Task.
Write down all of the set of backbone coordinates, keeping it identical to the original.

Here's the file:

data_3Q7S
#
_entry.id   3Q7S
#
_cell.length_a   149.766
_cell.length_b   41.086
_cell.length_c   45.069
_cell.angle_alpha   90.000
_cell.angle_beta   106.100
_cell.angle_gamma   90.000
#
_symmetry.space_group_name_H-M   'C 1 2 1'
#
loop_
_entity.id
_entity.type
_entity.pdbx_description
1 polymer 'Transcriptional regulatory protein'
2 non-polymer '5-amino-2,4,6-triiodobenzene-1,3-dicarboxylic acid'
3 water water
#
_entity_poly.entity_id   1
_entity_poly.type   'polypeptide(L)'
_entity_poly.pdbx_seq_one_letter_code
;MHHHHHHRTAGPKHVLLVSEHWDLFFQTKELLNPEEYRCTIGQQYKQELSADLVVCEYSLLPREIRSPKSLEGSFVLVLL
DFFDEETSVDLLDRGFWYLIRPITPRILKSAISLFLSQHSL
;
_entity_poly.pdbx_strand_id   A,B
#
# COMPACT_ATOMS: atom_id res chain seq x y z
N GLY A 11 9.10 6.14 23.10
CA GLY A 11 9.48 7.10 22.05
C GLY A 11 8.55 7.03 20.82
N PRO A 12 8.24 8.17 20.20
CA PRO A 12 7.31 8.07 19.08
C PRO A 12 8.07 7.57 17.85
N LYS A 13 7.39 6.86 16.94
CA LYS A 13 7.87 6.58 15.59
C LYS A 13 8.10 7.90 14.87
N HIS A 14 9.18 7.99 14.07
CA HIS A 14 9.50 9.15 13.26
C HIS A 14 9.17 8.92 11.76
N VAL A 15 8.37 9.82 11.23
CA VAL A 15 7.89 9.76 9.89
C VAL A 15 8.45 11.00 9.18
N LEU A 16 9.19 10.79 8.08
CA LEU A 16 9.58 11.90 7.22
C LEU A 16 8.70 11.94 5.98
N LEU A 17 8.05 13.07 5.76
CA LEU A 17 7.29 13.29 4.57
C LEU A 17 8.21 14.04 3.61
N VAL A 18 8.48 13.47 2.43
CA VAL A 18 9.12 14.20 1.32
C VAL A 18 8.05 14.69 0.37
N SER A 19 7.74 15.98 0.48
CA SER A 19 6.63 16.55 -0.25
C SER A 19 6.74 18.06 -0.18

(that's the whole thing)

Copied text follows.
data_3Q7S
#
_entry.id   3Q7S
#
_cell.length_a   149.766
_cell.length_b   41.086
_cell.length_c   45.069
_cell.angle_alpha   90.000
_cell.angle_beta   106.100
_cell.angle_gamma   90.000
#
_symmetry.space_group_name_H-M   'C 1 2 1'
#
loop_
_entity.id
_entity.type
_entity.pdbx_description
1 polymer 'Transcriptional regulatory protein'
2 non-polymer '5-amino-2,4,6-triiodobenzene-1,3-dicarboxylic acid'
3 water water
#
_entity_poly.entity_id   1
_entity_poly.type   'polypeptide(L)'
_entity_poly.pdbx_seq_one_letter_code
;MHHHHHHRTAGPKHVLLVSEHWDLFFQTKELLNPEEYRCTIGQQYKQELSADLVVCEYSLLPREIRSPKSLEGSFVLVLL
DFFDEETSVDLLDRGFWYLIRPITPRILKSAISLFLSQHSL
;
_entity_poly.pdbx_strand_id   A,B
#
# COMPACT_ATOMS: atom_id res chain seq x y z
N GLY A 11 9.10 6.14 23.10
CA GLY A 11 9.48 7.10 22.05
C GLY A 11 8.55 7.03 20.82
N PRO A 12 8.24 8.17 20.20
CA PRO A 12 7.31 8.07 19.08
C PRO A 12 8.07 7.57 17.85
N LYS A 13 7.39 6.86 16.94
CA LYS A 13 7.87 6.58 15.59
C LYS A 13 8.10 7.90 14.87
N HIS A 14 9.18 7.99 14.07
CA HIS A 14 9.50 9.15 13.26
C HIS A 14 9.17 8.92 11.76
N VAL A 15 8.37 9.82 11.23
CA VAL A 15 7.89 9.76 9.89
C VAL A 15 8.45 11.00 9.18
N LEU A 16 9.19 10.79 8.08
CA LEU A 16 9.58 11.90 7.22
C LEU A 16 8.70 11.94 5.98
N LEU A 17 8.05 13.07 5.76
CA LEU A 17 7.29 13.29 4.57
C LEU A 17 8.21 14.04 3.61
N VAL A 18 8.48 13.47 2.43
CA VAL A 18 9.12 14.20 1.32
C VAL A 18 8.05 14.69 0.37
N SER A 19 7.74 15.98 0.48
CA SER A 19 6.63 16.55 -0.25
C SER A 19 6.74 18.06 -0.18